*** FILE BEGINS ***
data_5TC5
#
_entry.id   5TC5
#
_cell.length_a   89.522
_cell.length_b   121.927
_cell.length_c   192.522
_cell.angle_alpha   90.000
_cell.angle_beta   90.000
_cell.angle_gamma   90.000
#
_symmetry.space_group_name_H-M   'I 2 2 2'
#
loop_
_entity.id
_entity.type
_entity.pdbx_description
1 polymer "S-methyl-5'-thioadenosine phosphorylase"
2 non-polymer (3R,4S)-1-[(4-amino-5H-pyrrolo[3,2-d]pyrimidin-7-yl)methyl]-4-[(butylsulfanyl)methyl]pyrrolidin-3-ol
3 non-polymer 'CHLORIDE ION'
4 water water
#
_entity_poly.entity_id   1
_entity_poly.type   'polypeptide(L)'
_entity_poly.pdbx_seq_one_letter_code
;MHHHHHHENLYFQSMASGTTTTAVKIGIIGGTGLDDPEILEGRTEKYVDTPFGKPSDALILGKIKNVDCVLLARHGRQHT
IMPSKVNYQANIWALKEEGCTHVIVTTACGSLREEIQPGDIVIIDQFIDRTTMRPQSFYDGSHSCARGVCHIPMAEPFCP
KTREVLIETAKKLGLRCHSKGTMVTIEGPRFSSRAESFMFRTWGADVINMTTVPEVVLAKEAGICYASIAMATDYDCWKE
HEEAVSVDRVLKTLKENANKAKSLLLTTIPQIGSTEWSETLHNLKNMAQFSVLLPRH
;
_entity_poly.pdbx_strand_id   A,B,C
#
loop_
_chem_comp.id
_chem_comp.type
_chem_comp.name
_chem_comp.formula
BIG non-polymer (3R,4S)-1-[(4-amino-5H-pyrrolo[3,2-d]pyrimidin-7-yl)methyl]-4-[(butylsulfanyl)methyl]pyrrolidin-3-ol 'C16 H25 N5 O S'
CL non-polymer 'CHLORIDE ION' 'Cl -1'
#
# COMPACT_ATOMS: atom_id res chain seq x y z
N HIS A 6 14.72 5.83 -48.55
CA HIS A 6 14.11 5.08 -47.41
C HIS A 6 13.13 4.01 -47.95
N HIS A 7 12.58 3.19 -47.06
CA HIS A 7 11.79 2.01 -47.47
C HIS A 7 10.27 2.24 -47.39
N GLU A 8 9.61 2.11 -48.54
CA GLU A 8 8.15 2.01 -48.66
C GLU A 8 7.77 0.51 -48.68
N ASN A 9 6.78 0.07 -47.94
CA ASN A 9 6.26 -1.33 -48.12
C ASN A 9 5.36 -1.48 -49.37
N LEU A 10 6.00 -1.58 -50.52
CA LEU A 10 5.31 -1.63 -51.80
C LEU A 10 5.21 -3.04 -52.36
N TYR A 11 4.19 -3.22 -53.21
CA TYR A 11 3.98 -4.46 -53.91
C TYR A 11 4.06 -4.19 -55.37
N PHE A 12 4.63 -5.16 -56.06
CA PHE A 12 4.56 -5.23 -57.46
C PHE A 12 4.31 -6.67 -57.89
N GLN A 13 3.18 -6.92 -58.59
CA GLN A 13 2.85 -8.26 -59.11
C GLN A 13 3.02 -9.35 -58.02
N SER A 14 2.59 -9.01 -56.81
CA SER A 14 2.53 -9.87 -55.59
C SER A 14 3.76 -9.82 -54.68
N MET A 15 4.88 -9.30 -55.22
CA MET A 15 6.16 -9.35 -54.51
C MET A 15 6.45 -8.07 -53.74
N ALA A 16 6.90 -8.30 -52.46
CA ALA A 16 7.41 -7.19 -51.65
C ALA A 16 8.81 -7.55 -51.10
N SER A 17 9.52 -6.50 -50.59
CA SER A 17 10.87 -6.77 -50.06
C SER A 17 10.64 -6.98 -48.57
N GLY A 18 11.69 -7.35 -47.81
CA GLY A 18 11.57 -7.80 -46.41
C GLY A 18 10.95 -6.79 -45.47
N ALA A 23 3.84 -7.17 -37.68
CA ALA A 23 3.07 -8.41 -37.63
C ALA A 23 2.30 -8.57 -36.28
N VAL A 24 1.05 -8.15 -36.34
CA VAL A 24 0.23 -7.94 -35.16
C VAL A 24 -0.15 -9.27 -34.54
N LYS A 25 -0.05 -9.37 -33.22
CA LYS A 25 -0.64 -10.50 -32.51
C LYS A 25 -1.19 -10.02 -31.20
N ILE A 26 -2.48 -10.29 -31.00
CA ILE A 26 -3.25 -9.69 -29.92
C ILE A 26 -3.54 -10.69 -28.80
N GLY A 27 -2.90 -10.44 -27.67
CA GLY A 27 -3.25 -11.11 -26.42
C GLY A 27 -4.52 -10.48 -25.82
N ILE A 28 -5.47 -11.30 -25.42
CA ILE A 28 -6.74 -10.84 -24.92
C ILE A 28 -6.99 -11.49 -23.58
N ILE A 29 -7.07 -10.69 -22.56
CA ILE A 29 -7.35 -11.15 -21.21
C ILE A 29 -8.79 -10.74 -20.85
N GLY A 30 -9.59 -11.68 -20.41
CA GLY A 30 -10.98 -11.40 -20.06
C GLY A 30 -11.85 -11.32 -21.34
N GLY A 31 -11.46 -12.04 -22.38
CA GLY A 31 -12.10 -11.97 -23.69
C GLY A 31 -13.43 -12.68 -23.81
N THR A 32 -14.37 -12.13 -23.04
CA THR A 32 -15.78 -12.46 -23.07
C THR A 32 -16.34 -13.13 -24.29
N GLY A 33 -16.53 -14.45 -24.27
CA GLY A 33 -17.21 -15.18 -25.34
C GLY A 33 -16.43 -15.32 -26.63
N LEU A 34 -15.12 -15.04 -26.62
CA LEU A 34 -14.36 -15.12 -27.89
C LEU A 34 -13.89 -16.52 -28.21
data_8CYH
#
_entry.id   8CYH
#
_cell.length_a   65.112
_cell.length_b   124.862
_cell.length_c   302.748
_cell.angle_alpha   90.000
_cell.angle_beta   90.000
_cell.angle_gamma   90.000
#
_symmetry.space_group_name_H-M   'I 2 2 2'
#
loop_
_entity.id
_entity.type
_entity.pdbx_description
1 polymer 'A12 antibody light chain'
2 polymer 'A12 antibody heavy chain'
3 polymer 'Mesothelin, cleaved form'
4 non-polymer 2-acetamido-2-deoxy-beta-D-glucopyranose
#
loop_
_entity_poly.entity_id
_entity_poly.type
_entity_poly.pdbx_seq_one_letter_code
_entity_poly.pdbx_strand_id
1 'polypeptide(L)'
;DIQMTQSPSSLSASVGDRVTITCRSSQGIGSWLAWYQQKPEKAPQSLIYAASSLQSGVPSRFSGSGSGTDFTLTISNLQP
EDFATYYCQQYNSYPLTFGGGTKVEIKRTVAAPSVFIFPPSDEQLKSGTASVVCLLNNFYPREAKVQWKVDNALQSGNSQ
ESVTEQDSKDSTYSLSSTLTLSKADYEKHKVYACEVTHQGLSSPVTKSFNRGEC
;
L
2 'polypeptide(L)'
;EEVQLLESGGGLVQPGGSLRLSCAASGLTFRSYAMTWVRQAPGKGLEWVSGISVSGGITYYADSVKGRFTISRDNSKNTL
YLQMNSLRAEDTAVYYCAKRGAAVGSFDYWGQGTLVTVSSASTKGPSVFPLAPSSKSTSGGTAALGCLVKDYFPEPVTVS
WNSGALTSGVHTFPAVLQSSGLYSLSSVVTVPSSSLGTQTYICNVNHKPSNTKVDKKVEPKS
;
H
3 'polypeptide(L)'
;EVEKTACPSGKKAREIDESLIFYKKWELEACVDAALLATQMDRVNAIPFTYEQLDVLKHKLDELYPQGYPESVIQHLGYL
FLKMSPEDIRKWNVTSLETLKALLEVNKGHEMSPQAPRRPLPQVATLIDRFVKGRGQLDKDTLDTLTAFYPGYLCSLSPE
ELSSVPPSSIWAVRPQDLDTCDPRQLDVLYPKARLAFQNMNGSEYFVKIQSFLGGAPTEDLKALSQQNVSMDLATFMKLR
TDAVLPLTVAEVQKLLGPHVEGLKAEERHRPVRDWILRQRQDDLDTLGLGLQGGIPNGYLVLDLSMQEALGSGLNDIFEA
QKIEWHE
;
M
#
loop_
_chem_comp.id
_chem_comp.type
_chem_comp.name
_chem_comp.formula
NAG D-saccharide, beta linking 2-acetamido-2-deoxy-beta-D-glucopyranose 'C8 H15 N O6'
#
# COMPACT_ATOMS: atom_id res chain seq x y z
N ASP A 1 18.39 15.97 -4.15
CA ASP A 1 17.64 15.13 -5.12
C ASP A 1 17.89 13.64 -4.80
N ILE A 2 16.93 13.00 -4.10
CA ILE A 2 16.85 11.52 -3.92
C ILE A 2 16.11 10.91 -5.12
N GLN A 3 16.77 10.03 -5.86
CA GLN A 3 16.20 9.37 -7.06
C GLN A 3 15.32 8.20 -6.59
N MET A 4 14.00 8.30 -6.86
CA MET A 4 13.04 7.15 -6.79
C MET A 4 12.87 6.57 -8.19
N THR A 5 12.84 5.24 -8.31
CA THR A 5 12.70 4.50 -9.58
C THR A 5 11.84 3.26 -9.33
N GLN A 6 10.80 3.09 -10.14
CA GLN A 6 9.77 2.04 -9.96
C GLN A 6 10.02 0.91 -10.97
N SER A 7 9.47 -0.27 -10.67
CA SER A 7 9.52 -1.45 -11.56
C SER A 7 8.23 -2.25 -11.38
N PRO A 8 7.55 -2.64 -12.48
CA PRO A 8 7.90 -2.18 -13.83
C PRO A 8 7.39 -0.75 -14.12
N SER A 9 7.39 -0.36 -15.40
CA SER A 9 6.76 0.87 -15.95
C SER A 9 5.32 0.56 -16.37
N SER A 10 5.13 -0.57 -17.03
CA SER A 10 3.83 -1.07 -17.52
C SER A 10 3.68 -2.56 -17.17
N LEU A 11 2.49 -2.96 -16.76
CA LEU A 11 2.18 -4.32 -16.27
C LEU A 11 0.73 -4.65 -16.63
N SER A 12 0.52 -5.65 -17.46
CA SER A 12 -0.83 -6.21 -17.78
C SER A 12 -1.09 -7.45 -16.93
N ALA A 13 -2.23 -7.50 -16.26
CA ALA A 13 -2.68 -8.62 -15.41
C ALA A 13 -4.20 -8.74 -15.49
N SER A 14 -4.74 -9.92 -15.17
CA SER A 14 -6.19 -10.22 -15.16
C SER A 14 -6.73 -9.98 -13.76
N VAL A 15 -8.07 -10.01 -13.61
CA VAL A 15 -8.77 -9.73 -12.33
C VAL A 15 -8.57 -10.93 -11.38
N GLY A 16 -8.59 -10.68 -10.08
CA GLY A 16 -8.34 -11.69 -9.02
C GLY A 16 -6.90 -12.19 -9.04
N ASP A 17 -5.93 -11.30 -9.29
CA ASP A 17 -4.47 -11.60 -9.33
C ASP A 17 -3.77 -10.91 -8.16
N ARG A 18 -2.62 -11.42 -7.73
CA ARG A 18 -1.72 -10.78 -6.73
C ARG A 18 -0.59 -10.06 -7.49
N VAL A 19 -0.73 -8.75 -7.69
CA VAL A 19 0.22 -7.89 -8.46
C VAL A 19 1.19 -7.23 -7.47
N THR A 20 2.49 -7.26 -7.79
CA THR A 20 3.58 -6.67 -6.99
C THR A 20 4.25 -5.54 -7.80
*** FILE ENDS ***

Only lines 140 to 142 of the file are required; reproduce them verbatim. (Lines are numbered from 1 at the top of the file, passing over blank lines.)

_entity_poly.entity_id
_entity_poly.type
_entity_poly.pdbx_seq_one_letter_code